Drawings of swastikas on a Memorial Church wall, which Stanford President Marc Tessier-Lavigne said have "no place on our campus," are being investigated as a hate crime by the university’s Department of Public Safety.
The Stanford Department of Public Safety is investigating the appearance of two swastikas drawn on a hallway wall in Memorial Church.
The graffiti was in an interior office space on the second floor near the Round Room, not in the main sanctuary. The swastikas, about six to nine inches in diameter and drawn in black marker, were discovered Monday when an Office for Religious Life staff member entered the building to retrieve items from an office. One swastika had been covered by a Buddhist tapestry that had been stored in a box nearby during a renovation project.
"The swastika is a symbol of hate, an expression of anti-Semitism and intolerance that has no place anywhere on our campus," said Stanford President Marc Tessier-Lavigne. "We condemn this type of vitriol anywhere, but especially in our interdenominational Memorial Church, whose very purpose is to serve spiritual needs across our diverse community and help bring us together."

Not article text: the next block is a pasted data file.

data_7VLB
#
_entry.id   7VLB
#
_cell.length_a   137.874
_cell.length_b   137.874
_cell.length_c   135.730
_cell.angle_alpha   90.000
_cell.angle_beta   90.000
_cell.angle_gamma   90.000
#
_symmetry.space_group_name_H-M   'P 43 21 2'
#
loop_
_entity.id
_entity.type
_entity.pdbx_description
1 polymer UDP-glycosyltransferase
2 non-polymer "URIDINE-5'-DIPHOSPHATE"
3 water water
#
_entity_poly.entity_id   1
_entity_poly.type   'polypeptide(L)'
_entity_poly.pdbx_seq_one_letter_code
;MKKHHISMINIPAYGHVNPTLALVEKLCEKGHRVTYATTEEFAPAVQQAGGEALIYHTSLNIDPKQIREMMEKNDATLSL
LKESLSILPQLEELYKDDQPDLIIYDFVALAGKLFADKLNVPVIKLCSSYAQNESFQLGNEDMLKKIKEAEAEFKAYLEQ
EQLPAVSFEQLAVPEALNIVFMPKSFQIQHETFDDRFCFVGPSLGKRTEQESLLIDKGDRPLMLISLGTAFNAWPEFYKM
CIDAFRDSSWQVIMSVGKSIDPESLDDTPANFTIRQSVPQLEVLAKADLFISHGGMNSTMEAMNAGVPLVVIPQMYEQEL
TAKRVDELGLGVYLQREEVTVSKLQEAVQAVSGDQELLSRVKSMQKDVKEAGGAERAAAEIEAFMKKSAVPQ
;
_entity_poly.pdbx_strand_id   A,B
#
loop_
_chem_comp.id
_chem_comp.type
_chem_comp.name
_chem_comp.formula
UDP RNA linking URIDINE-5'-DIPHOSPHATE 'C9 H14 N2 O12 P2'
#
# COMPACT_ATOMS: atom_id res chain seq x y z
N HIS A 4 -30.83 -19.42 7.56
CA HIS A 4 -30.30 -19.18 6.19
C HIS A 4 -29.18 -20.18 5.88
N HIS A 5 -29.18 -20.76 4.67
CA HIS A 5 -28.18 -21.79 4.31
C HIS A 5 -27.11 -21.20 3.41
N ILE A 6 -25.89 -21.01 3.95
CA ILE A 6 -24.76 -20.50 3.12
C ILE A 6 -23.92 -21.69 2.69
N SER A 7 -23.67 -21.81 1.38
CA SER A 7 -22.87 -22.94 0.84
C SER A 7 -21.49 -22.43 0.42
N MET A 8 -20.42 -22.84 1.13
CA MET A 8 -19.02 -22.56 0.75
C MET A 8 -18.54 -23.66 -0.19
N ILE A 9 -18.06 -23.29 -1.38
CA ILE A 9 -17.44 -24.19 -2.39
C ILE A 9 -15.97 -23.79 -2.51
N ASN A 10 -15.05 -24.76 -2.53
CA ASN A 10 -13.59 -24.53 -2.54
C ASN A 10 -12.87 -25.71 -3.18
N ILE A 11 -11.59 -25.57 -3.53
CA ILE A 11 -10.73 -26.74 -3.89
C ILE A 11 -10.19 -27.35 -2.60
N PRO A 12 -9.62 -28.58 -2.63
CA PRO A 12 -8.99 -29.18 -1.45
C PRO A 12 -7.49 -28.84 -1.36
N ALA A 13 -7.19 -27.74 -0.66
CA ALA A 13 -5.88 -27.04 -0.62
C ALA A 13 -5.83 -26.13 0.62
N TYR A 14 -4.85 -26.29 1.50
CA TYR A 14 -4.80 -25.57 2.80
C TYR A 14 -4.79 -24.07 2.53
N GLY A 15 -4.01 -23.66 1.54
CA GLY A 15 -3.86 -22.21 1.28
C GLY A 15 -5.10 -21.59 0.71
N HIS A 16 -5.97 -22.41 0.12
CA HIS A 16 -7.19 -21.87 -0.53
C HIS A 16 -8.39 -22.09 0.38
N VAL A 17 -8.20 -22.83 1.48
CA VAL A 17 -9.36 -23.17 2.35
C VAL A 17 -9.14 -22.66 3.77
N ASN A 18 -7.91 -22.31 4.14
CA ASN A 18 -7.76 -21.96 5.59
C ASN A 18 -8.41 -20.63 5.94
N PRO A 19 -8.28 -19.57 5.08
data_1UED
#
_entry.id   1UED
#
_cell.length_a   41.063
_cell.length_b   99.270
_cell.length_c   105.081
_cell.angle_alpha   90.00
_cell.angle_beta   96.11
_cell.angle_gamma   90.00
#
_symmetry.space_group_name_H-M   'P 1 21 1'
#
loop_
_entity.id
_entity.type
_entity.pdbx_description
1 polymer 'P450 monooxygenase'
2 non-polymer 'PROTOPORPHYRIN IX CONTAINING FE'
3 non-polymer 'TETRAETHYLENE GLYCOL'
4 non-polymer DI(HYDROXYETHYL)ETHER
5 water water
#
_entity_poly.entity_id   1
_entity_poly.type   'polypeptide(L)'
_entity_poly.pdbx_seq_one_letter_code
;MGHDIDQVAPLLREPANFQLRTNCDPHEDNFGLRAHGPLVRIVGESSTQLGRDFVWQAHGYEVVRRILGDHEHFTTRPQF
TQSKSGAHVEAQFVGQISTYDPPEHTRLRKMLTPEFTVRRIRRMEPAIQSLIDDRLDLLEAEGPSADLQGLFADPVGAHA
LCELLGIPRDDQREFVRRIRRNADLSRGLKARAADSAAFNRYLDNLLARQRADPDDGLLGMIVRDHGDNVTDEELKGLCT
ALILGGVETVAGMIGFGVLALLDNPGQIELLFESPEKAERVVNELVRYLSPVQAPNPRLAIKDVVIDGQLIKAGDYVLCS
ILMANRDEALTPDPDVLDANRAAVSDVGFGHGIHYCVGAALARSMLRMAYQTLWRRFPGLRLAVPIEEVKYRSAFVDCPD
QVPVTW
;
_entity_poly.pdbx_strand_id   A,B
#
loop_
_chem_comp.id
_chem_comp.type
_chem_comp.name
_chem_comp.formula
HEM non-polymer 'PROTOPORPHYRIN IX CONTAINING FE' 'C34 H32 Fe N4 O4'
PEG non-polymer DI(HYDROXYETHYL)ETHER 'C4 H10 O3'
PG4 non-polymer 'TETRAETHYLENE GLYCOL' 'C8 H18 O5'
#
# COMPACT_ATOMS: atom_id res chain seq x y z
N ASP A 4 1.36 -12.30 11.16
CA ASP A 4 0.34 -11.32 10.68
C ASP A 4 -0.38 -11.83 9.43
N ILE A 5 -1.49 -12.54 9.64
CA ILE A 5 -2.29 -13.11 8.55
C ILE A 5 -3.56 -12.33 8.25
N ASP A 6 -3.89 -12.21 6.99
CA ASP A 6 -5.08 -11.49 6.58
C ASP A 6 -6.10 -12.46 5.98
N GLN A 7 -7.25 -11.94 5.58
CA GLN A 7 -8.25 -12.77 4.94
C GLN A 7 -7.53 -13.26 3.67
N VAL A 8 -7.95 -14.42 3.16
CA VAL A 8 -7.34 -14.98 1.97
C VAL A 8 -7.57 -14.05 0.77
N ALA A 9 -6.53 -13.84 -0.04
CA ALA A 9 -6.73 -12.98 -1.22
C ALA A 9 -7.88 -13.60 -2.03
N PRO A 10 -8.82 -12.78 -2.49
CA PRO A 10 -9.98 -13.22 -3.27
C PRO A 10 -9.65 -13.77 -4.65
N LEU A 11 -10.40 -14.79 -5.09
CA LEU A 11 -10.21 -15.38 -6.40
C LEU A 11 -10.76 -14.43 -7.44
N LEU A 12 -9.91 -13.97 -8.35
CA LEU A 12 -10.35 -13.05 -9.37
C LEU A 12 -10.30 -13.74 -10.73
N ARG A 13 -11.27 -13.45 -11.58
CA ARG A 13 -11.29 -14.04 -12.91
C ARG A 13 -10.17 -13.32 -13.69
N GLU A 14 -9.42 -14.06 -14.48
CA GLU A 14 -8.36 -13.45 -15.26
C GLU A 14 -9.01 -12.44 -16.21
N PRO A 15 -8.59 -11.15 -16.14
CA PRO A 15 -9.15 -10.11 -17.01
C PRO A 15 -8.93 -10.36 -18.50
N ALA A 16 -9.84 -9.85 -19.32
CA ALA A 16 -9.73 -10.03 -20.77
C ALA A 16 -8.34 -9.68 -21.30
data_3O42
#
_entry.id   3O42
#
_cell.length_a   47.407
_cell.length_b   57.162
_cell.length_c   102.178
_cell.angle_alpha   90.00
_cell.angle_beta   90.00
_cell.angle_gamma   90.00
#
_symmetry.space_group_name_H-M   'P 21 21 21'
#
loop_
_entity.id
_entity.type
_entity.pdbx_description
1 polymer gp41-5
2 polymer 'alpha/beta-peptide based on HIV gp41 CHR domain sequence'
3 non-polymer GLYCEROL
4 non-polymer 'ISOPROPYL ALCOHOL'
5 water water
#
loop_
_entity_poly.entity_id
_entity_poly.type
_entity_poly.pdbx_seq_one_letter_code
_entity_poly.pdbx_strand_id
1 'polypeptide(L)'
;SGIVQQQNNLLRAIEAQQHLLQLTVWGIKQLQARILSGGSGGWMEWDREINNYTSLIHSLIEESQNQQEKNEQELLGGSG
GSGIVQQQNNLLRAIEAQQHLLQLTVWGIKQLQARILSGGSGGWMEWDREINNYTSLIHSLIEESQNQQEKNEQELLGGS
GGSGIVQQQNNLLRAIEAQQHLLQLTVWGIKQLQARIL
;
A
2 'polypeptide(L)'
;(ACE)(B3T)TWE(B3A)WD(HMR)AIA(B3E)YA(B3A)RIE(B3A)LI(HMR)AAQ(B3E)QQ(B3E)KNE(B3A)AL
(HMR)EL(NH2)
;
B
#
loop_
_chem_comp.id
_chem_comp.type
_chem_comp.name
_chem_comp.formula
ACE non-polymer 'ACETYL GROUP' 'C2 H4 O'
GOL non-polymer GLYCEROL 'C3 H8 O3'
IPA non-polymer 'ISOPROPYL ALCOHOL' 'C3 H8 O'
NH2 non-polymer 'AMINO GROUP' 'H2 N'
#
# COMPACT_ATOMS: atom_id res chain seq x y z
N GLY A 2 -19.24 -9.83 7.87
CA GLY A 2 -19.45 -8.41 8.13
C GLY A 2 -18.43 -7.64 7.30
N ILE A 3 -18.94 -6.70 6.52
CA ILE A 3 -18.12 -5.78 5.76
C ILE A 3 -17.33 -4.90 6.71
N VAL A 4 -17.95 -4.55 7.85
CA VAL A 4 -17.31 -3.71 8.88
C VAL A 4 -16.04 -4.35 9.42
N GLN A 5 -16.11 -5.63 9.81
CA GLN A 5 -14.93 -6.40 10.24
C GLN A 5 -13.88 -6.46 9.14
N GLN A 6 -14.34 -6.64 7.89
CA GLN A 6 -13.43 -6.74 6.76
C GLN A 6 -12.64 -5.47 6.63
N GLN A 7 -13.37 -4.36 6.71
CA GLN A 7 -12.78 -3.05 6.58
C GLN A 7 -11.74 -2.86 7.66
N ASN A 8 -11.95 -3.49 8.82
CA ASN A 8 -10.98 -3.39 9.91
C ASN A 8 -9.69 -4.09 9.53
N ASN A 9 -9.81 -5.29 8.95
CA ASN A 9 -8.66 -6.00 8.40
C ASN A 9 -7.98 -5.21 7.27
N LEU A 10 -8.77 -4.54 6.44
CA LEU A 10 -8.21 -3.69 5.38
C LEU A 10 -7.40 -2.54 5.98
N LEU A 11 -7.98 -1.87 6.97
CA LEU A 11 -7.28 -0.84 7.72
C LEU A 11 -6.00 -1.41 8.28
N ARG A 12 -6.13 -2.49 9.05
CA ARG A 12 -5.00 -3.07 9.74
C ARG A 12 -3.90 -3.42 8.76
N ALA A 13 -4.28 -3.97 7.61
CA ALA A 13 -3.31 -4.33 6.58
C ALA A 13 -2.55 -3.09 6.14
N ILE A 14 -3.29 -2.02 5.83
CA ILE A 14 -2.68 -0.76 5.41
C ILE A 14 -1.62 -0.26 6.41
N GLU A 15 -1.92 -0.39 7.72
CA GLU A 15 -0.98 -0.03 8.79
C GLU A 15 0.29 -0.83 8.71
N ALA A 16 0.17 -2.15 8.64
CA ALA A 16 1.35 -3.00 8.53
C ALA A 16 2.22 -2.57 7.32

Religious Life staff believe the vandalism occurred after July 10 but possibly earlier, around the July 4 weekend. Work is now underway to remove the drawings and repaint that section of the wall.
DPS is investigating the vandalism as a hate crime.
"I want to convey my sorrow and anger at this violation and affirm that no graffiti can sway our university’s commitment to create a community where all are welcomed and affirmed," said the Rev. Dr. Tiffany Steinwert, the university’s dean for religious life. "The ideals of love, justice, integrity and respect for all which Memorial Church embodies cannot be marred by vandalism."
Public Safety asks that anyone with information about this incident call the DPS 24-hour non-emergency number at (650) 329-2413.